- Threat actors use SQL injections to insert and execute malicious code in applications and websites. Injecting into the CMS of a media company or election-related website would give the actor access to the website’s network, allowing them to manipulate its content and insert falsified information.
- The APT could use DDoS attacks to prevent users from accessing important online resources related to elections, such as websites with voting information or unofficial results. These attacks could flood election-related websites with server requests, potentially slowing them down to the point of being inaccessible.
- Similar to the SQL injections, threat actors can use website defacements to manipulate the content of an election-related website by compromising vulnerabilities in its CMS. Threat actors could delegitimize these websites and impact the public’s view by uploading any kind of images to the website’s landing page.
- Malspam campaigns use spear-phishing emails with malicious links or attachments to lure users into entering sensitive information such as credentials. Threat actors are then able to steal this information and use it to gain access to a victim’s system. In this case, Iranian APTs could use the stolen credentials to access a victim’s email and contact list to spread falsified information.
- Threat actors use disinformation campaigns to undermine confidence in the electoral system. These campaigns use social media, along with fake and spoofed media websites to spread falsified information to a large audience. Various social media companies have attempted to minimize these campaigns by removing posts with falsified news stories, along with the accounts that spread them, but these efforts are not enough to fully prevent this kind of malicious activity.
Prevention and Mitigation
CISA and the FBI provide a set of recommendations in each report to mitigate the effects of the APTs, including the following table with patch information on specific vulnerabilities targeted by the Russian APT:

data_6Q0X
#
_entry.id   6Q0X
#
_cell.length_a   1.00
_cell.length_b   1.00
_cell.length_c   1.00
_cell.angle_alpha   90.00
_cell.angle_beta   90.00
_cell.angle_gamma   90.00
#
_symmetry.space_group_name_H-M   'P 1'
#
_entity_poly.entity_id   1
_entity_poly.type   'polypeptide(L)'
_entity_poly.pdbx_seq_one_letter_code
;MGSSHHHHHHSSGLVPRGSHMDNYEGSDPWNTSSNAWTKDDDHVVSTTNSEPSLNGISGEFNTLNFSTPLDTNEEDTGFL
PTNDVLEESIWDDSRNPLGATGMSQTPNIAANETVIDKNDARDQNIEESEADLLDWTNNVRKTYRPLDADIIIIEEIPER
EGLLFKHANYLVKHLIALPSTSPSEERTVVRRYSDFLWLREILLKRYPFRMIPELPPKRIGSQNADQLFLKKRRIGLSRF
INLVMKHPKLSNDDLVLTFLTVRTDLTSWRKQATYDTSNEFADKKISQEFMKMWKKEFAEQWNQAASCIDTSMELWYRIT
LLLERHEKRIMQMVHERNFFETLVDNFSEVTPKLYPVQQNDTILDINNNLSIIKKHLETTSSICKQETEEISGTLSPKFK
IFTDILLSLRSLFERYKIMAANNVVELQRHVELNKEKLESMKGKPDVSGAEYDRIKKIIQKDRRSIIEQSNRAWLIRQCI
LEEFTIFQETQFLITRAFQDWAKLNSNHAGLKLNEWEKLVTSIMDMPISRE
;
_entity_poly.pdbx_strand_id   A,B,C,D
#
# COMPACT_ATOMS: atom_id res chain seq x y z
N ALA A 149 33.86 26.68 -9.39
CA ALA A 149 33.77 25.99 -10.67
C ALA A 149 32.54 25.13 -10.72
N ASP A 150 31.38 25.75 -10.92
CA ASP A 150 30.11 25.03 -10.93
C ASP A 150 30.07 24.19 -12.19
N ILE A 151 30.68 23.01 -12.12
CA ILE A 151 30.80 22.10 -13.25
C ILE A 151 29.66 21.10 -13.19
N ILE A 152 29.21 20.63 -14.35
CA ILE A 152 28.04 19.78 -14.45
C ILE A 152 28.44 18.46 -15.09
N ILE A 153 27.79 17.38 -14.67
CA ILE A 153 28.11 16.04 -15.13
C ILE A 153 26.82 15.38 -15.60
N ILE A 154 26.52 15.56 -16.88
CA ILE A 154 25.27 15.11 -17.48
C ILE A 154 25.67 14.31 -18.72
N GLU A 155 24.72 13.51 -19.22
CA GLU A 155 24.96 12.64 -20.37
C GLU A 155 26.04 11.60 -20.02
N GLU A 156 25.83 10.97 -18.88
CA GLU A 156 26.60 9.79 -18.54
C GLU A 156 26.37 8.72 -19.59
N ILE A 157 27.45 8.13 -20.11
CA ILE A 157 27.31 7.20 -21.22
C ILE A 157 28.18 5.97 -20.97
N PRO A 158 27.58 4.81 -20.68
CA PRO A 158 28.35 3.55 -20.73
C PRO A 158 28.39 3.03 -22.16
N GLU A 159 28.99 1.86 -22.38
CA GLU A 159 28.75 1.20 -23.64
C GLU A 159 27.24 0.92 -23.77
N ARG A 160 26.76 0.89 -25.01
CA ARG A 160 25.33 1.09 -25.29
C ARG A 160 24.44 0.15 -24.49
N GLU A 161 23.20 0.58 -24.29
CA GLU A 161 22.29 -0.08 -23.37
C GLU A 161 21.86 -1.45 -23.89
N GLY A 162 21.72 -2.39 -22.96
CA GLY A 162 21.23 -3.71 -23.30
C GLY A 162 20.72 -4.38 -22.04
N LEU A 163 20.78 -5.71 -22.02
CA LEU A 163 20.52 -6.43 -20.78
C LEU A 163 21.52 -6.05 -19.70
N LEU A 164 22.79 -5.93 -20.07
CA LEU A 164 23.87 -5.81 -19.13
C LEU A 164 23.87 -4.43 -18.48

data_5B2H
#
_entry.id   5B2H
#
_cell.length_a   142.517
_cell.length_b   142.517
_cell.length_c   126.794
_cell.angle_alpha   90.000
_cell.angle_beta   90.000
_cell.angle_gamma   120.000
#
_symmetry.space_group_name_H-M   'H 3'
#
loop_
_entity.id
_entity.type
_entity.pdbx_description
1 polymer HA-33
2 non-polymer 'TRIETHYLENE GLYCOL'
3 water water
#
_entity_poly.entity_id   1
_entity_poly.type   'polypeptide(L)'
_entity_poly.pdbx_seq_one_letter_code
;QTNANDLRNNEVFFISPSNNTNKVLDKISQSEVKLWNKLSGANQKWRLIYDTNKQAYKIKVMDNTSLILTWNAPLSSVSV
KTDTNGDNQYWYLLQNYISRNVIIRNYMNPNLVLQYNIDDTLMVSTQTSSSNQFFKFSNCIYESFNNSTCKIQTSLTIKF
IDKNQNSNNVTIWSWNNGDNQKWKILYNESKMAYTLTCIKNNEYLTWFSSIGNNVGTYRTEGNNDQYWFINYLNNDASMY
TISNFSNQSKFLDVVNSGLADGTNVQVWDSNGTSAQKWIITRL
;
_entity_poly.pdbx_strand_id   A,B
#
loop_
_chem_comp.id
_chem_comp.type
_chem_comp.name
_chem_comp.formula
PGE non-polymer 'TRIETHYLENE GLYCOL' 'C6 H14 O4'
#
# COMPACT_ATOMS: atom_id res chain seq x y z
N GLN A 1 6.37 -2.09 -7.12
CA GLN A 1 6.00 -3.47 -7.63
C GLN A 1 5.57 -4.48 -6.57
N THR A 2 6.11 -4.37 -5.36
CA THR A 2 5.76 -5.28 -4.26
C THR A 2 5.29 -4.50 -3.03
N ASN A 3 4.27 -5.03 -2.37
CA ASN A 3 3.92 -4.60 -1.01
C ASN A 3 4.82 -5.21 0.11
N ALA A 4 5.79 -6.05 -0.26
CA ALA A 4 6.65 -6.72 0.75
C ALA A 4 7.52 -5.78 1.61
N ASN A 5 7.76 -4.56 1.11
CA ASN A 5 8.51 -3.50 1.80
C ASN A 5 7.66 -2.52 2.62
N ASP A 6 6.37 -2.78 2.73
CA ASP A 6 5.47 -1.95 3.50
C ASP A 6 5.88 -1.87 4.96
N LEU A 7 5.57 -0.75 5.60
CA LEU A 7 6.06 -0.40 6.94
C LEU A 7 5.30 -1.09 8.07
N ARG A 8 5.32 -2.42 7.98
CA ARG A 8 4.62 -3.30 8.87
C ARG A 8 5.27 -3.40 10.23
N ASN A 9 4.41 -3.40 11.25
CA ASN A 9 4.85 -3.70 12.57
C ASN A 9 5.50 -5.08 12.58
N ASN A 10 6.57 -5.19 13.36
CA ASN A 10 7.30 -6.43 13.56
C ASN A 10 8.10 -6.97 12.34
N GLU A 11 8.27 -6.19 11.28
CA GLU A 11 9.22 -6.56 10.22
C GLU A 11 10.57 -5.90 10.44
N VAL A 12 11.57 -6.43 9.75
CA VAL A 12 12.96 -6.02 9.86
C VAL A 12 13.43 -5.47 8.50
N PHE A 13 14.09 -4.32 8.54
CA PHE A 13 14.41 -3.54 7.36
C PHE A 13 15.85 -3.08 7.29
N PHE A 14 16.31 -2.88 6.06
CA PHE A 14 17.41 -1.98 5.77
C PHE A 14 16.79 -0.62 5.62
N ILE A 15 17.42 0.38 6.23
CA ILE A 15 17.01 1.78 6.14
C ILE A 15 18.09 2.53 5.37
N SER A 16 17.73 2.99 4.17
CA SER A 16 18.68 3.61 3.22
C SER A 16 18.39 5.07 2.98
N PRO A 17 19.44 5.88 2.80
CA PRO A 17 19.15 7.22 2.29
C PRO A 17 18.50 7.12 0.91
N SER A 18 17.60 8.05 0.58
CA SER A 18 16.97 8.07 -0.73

Table 1: Patch information for CVEs15
|Vulnerability||Vulnerable Products||Patch Information|
|Citrix Application Delivery Controller
Citrix SDWAN WANOP
|Citrix blog post: firmware updates for Citrix ADC and Citrix Gateway versions 11.1 and 12.0|
|Microsoft Exchange Server 2010 Service Pack 3 Update Rollup 30
Microsoft Exchange Server 2013 Cumulative Update 23
Microsoft Exchange Server 2016 Cumulative Update 14
|Microsoft Security Advisory for CVE-2020-0688|
|Microsoft Exchange Server 2016 Cumulative Update 15
Microsoft Exchange Server 2019 Cumulative Update 3
Microsoft Exchange Server 2019 Cumulative Update 4
|Microsoft Security Advisory for CVE-2020-0688|
|CVE-2019-10149||Exim versions 4.87–4.91||Exim page for CVE-2019-10149|
|CVE-2018-13379||FortiOS 6.0: 6.0.0 to 6.0.4
FortiOS 5.6: 5.6.3 to 5.6.7
FortiOS 5.4: 5.4.6 to 5.4.12
|Fortinet Security Advisory: FG-IR-18-384|
|CVE-2020-1472||Windows Server 2008 R2 for x64-based Systems Service Pack 1
Windows Server 2008 R2 for x64-based Systems Service Pack 1 (Server Core installation)
Windows Server 2012
Windows Server 2012 (Server Core installation)
Windows Server 2012 R2
Windows Server 2016
Windows Server 2019
Windows Server 2019 (Server Core installation)
Windows Server, version 1903 (Server Core installation)
Windows Server, version 1909 (Server Core installation)
Windows Server, version 2004 (Server Core installation)
Indicators of Compromise
Below is a list of the indicators of compromise (IOCs) used in the Russian APT’s malicious activities:
|Russian APT IPs|
Russian APT domains